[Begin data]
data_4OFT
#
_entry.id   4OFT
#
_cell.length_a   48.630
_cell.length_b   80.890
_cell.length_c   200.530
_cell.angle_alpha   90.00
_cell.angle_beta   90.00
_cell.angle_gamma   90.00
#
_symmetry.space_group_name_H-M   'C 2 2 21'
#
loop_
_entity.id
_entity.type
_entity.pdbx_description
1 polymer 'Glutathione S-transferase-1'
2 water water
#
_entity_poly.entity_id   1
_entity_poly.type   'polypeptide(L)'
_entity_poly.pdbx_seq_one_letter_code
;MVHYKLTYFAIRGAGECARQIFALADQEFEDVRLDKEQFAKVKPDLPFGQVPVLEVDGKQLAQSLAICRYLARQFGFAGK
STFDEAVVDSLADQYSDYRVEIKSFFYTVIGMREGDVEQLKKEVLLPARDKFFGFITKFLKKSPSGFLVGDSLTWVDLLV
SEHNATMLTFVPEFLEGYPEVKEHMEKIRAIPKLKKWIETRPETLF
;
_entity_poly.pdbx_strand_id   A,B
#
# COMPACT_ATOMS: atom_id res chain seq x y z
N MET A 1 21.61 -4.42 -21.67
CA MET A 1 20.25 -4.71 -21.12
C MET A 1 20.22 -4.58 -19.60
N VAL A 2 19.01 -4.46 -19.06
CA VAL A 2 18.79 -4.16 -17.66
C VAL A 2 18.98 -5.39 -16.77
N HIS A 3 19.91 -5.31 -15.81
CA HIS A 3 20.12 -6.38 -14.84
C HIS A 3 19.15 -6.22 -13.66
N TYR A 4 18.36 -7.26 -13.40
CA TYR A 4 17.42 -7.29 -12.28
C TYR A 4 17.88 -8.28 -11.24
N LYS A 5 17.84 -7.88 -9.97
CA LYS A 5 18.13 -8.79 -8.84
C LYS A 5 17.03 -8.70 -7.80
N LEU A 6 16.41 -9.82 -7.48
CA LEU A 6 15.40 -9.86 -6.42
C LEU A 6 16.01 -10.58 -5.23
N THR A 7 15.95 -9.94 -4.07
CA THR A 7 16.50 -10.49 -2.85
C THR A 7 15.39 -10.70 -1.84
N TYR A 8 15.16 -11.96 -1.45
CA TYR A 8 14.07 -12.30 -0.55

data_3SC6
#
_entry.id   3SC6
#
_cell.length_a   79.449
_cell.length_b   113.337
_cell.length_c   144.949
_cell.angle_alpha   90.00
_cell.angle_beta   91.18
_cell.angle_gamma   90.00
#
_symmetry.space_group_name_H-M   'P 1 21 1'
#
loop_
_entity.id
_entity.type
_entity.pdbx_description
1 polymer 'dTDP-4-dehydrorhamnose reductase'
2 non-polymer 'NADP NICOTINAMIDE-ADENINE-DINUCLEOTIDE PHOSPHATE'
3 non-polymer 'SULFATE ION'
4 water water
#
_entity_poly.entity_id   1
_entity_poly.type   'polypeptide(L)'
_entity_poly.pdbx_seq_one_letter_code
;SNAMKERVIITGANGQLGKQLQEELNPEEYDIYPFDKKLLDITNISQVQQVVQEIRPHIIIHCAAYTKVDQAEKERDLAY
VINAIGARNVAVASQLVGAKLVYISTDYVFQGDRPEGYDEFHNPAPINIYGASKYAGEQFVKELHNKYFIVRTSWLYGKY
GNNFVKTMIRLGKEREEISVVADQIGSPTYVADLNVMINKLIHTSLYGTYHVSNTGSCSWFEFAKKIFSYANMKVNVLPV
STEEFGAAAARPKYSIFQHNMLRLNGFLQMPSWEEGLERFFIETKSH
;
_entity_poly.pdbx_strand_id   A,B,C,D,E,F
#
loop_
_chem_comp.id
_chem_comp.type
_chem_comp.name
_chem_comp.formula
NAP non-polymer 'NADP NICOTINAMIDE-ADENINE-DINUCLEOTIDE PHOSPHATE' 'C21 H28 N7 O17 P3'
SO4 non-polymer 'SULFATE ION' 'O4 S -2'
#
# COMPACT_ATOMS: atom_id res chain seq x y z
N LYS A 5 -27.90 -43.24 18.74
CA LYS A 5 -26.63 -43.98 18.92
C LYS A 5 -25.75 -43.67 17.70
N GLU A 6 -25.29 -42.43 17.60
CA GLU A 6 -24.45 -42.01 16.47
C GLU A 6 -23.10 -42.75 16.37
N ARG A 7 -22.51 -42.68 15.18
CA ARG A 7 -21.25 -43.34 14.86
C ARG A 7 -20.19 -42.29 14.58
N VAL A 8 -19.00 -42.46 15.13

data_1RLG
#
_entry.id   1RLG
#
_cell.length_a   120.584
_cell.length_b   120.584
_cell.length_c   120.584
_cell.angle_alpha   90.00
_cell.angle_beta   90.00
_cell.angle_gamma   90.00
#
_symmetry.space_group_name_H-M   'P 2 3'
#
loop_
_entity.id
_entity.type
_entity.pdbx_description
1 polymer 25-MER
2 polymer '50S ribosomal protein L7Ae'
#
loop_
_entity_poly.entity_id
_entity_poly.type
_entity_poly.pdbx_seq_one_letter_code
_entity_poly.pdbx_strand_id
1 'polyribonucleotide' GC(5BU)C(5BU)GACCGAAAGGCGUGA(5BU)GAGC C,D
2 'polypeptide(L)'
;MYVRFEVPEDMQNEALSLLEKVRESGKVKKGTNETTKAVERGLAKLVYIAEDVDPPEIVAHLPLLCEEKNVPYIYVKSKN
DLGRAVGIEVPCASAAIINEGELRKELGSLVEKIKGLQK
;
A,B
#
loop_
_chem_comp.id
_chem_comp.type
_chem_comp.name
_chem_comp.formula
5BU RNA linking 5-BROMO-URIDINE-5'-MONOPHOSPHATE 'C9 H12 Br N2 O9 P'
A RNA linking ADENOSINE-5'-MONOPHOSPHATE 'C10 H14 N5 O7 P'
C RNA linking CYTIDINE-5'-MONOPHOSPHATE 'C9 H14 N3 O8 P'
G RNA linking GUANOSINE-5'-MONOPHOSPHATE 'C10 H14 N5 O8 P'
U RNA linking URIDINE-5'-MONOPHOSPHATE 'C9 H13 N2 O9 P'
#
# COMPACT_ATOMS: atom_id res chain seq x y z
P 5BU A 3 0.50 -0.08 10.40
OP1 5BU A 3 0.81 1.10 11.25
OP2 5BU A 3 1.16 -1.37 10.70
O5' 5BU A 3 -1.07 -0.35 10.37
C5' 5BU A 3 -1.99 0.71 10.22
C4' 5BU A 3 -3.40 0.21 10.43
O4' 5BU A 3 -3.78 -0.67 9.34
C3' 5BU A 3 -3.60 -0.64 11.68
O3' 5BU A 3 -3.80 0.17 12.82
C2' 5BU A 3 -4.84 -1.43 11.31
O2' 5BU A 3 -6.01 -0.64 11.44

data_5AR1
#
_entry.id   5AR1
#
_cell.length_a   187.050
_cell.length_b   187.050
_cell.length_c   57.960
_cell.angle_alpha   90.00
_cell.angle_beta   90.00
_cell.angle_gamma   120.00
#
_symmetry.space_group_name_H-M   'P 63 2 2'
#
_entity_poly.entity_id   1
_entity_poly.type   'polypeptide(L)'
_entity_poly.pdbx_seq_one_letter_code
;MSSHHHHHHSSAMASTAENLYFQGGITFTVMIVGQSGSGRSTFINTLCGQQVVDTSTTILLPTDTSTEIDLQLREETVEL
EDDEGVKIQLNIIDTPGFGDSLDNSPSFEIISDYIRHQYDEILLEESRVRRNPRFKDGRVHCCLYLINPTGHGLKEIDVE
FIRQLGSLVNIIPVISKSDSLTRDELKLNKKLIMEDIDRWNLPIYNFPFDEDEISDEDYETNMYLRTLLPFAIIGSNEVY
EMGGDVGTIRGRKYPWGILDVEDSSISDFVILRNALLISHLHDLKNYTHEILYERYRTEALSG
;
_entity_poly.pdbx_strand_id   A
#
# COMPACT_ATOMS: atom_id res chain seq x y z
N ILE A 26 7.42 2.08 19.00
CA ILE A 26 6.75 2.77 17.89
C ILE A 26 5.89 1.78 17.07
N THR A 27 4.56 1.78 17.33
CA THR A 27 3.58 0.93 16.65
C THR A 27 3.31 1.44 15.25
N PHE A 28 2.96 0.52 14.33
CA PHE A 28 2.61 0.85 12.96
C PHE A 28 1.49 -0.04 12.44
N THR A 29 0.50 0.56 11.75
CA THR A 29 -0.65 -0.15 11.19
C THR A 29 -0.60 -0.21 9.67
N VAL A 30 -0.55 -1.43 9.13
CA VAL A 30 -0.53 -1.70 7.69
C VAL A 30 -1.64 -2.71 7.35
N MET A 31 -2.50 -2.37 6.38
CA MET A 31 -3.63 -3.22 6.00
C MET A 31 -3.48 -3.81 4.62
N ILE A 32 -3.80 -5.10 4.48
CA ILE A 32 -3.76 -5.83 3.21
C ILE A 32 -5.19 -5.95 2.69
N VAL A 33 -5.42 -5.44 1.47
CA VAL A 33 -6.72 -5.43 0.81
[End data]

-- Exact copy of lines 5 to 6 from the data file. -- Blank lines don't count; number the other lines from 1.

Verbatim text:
_cell.length_a   48.630
_cell.length_b   80.890